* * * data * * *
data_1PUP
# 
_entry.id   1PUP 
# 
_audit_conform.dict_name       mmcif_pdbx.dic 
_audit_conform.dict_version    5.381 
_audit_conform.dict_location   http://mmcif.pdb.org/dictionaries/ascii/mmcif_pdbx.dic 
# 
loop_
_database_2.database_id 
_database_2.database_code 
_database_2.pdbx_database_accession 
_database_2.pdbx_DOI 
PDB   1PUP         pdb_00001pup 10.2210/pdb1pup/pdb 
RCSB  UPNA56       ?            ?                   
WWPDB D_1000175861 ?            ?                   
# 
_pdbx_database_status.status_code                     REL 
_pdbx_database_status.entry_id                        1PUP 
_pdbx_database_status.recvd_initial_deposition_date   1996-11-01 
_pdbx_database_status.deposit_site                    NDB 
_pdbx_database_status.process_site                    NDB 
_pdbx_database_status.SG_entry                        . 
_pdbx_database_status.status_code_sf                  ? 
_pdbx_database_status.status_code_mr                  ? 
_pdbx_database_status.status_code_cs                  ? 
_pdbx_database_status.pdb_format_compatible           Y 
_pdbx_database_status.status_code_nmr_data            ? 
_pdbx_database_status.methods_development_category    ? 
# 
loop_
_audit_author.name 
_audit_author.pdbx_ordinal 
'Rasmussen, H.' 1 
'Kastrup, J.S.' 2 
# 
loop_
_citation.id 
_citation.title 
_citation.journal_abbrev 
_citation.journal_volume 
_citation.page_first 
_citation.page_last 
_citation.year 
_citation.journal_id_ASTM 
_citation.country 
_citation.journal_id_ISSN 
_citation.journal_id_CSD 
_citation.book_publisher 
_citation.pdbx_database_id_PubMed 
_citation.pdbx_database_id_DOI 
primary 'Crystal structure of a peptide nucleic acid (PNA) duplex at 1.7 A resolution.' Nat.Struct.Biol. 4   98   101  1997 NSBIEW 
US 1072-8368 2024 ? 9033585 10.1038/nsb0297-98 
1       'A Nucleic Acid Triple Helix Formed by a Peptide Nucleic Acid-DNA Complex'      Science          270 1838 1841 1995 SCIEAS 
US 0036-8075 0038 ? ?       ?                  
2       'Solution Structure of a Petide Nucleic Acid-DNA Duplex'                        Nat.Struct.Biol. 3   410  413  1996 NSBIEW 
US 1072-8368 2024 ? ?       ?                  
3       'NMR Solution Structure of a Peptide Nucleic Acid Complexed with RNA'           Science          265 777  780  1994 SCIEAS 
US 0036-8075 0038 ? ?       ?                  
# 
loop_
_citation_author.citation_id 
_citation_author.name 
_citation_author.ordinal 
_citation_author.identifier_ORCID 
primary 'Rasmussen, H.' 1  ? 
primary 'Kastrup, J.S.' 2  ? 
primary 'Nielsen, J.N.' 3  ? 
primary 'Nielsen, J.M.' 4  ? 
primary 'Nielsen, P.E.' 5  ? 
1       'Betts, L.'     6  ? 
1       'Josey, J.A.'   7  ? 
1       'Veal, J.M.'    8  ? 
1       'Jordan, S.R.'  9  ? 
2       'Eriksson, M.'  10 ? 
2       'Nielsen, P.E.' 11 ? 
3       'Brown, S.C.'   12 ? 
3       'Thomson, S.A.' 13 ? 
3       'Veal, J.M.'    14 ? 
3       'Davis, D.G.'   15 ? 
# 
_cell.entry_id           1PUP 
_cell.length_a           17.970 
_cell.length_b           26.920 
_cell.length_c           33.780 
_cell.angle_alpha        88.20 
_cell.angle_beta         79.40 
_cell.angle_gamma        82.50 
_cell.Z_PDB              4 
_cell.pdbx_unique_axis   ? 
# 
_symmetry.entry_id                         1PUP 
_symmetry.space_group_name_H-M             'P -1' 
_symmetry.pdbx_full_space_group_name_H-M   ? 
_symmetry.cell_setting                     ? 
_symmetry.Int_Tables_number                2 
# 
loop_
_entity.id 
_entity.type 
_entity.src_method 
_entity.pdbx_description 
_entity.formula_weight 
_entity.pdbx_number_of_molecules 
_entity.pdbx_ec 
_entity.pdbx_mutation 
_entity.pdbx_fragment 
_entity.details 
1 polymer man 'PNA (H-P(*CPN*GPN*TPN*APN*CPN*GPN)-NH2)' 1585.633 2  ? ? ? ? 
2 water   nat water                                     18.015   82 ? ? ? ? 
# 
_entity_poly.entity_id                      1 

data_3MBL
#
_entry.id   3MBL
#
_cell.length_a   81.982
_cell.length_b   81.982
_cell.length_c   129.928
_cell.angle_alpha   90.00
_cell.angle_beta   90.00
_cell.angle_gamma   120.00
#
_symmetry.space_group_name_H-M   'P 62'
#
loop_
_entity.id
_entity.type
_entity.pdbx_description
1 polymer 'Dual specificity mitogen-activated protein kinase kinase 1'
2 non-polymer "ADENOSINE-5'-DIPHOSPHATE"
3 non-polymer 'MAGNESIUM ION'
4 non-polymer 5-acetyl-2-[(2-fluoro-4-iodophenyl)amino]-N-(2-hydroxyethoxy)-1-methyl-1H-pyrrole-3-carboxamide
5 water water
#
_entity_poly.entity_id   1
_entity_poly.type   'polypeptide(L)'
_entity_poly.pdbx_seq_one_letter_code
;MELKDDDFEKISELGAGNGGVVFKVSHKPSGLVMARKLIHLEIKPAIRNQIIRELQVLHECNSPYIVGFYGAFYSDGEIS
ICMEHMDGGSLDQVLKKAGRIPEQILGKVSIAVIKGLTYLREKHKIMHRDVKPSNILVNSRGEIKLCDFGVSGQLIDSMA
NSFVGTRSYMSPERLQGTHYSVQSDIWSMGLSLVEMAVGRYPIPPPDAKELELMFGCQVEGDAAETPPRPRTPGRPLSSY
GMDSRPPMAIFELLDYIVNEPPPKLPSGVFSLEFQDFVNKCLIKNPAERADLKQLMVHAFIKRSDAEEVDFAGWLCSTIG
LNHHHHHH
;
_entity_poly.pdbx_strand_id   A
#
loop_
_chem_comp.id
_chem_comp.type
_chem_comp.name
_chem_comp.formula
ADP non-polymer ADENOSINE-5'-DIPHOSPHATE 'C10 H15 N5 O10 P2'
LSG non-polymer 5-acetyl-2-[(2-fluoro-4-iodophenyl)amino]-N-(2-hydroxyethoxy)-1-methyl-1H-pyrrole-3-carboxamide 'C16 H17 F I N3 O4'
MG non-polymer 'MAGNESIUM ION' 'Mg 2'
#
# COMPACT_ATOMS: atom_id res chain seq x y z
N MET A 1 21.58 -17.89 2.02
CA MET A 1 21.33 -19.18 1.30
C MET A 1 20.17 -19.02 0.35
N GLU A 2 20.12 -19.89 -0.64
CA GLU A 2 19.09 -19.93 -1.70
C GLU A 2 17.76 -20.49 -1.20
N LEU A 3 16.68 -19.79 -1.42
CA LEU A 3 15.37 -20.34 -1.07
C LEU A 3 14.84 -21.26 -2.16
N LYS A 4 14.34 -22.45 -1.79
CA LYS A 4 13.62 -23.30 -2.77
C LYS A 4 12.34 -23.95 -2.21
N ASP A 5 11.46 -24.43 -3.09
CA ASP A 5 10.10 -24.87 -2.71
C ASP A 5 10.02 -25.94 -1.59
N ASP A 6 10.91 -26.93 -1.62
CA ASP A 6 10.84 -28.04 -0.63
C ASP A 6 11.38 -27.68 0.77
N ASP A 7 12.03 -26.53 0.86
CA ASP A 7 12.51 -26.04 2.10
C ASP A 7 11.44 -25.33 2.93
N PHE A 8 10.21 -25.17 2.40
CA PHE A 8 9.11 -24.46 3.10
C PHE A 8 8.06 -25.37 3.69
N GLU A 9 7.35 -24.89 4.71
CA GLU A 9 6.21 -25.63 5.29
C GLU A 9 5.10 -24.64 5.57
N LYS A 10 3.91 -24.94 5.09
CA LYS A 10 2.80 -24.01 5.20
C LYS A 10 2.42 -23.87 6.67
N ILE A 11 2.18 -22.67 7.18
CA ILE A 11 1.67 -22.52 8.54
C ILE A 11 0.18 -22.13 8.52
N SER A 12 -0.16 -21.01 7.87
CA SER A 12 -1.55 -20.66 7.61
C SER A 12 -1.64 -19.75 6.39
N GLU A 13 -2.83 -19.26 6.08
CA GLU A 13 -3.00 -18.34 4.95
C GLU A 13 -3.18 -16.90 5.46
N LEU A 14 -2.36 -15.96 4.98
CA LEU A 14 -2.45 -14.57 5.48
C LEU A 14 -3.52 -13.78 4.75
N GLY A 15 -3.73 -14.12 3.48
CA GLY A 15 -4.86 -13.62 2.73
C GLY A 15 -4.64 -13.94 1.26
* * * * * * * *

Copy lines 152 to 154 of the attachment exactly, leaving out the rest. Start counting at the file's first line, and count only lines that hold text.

ADP non-polymer ADENOSINE-5'-DIPHOSPHATE 'C10 H15 N5 O10 P2'
LSG non-polymer 5-acetyl-2-[(2-fluoro-4-iodophenyl)amino]-N-(2-hydroxyethoxy)-1-methyl-1H-pyrrole-3-carboxamide 'C16 H17 F I N3 O4'
MG non-polymer 'MAGNESIUM ION' 'Mg 2'